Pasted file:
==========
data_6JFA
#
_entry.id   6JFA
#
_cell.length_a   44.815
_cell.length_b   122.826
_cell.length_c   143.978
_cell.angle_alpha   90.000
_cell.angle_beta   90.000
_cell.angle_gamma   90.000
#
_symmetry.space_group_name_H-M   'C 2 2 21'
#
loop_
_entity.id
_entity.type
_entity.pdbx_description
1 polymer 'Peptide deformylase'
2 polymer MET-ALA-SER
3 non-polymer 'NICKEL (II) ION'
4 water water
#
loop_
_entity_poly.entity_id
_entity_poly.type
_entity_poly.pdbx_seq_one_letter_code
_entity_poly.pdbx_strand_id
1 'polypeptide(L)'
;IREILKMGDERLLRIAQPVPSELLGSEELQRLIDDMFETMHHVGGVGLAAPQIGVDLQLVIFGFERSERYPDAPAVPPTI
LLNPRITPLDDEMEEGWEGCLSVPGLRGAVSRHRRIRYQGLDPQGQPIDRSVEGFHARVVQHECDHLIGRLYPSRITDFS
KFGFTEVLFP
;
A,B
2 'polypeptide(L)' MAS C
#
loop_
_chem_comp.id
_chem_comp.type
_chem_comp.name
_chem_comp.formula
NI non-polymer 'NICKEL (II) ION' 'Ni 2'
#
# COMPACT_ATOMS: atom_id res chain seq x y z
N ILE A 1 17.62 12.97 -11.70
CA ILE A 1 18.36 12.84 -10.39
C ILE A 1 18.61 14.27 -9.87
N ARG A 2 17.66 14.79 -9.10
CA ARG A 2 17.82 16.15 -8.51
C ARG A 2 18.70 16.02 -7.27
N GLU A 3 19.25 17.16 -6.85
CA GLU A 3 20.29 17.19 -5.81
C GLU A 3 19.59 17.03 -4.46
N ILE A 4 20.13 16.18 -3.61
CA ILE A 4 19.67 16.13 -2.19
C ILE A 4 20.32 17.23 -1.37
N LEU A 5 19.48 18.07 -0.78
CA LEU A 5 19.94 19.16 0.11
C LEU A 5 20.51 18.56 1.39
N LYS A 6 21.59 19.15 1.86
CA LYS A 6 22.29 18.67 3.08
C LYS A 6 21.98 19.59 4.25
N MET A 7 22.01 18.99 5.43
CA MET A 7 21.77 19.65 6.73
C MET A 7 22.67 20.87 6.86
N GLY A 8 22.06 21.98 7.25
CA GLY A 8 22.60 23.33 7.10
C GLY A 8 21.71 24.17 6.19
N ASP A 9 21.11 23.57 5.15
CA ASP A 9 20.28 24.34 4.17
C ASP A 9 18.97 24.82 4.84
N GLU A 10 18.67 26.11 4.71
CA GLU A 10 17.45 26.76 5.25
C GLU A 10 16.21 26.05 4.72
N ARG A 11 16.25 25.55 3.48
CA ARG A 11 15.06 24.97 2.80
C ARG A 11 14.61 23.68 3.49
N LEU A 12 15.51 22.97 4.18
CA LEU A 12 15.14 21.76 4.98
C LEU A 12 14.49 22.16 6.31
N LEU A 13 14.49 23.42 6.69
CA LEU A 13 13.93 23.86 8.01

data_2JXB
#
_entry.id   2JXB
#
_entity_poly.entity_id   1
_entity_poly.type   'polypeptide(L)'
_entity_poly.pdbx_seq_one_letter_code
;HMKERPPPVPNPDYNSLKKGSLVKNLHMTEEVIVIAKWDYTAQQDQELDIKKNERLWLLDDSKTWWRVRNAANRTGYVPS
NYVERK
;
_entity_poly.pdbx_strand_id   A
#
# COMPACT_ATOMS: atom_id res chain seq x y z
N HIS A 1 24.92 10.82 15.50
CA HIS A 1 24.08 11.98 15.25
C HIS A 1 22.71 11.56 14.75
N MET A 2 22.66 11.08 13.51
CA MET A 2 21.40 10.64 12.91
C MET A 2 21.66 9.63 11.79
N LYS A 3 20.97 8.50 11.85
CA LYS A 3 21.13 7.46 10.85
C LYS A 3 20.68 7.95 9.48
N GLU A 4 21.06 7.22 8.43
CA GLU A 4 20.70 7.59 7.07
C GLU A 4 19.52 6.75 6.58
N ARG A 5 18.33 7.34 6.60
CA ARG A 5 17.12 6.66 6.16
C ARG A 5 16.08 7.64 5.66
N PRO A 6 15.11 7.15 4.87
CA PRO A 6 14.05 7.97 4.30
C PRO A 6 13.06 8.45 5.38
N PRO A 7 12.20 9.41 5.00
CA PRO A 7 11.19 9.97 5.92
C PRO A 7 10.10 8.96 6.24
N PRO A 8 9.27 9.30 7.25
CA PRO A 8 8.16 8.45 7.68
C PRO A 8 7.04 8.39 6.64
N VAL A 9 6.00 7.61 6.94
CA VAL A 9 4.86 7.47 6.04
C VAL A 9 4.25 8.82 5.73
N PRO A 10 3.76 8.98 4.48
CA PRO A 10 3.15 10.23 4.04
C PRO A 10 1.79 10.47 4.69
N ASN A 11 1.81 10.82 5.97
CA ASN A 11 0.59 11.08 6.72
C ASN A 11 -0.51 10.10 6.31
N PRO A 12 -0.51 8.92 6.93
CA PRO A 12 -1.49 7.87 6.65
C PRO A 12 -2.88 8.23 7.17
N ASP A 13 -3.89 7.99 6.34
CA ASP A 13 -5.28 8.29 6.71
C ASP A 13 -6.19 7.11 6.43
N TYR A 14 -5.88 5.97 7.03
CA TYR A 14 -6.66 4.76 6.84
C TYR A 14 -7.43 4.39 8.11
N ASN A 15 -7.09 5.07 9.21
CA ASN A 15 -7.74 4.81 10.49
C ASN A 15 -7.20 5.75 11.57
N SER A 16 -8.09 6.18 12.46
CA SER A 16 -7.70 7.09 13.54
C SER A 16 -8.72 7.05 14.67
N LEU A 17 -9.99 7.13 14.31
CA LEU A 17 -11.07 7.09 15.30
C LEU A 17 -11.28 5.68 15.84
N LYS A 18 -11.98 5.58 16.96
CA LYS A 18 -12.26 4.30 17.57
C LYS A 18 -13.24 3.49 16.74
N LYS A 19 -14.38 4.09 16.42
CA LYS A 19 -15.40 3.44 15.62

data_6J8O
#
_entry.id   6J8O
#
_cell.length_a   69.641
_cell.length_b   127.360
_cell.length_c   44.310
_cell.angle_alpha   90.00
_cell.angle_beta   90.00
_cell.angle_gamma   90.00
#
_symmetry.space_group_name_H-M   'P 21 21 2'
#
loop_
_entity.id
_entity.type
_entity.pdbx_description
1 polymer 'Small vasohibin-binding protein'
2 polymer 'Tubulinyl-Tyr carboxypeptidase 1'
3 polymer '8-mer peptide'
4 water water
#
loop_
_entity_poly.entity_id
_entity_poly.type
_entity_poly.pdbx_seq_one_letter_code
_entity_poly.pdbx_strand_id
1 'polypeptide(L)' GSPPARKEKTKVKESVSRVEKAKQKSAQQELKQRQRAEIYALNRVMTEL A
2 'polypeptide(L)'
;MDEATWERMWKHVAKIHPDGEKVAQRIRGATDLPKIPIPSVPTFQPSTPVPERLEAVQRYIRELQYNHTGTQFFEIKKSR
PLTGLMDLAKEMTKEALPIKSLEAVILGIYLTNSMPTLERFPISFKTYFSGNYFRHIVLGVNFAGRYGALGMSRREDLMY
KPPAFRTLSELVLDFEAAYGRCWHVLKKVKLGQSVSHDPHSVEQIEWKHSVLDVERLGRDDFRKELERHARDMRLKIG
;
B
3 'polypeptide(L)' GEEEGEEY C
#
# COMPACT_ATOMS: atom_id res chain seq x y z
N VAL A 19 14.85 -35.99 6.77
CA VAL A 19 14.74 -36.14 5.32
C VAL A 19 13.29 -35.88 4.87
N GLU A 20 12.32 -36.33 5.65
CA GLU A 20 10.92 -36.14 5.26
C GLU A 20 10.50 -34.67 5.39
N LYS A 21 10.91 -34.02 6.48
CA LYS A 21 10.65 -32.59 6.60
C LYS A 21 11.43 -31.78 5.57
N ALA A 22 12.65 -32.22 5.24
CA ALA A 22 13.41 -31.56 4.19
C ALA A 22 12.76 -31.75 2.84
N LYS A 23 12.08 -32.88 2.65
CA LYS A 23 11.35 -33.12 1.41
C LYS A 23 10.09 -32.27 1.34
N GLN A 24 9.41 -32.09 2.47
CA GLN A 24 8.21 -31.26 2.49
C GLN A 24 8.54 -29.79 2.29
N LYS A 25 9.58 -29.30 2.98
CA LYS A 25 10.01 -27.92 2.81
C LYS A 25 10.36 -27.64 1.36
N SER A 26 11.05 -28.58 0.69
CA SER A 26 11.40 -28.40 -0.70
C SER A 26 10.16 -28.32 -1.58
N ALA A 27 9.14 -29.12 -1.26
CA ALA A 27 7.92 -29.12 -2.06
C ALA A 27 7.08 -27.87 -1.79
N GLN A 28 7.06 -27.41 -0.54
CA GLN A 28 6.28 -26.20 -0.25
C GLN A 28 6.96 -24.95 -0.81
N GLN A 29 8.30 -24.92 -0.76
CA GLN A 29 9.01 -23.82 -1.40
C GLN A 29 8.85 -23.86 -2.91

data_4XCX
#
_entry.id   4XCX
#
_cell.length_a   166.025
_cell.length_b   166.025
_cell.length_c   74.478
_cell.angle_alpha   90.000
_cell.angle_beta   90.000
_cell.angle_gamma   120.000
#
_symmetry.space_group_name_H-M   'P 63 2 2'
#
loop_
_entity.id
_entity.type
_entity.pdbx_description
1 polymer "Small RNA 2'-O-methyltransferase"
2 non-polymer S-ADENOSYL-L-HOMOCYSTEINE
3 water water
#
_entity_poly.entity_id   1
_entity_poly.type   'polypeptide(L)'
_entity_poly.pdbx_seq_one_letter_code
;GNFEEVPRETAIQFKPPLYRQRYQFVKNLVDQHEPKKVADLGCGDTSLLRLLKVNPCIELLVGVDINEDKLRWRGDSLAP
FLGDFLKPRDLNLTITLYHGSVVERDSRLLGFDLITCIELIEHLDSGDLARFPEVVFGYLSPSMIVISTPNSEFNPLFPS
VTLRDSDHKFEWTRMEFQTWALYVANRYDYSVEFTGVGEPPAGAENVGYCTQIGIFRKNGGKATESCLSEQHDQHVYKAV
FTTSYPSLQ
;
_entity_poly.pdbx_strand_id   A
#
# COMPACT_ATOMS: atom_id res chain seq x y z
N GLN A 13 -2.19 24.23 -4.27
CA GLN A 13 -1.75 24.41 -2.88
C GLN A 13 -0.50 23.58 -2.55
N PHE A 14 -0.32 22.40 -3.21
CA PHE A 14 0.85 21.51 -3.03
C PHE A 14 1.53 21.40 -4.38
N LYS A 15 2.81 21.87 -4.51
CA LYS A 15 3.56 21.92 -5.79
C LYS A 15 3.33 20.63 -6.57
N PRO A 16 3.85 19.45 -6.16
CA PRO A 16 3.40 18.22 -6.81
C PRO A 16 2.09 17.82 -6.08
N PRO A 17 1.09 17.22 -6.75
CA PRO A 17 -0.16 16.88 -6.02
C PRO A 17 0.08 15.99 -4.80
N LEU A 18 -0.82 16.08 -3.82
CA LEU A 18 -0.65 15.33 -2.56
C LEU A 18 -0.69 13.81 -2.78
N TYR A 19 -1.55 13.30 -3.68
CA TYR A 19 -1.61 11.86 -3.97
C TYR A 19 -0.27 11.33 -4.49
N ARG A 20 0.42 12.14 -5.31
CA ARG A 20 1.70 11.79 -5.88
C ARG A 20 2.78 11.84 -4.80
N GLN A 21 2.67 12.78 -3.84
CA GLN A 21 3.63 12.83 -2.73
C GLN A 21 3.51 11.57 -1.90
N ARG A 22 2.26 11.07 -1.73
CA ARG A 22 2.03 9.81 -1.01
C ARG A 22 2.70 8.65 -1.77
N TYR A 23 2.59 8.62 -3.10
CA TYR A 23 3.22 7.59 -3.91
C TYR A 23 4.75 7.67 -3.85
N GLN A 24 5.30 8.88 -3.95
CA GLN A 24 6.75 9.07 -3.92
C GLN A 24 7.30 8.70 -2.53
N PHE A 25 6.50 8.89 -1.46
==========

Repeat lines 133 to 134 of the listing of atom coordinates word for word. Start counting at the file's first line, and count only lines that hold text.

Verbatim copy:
C ASP A 13 -6.19 7.11 6.43
N TYR A 14 -5.88 5.97 7.03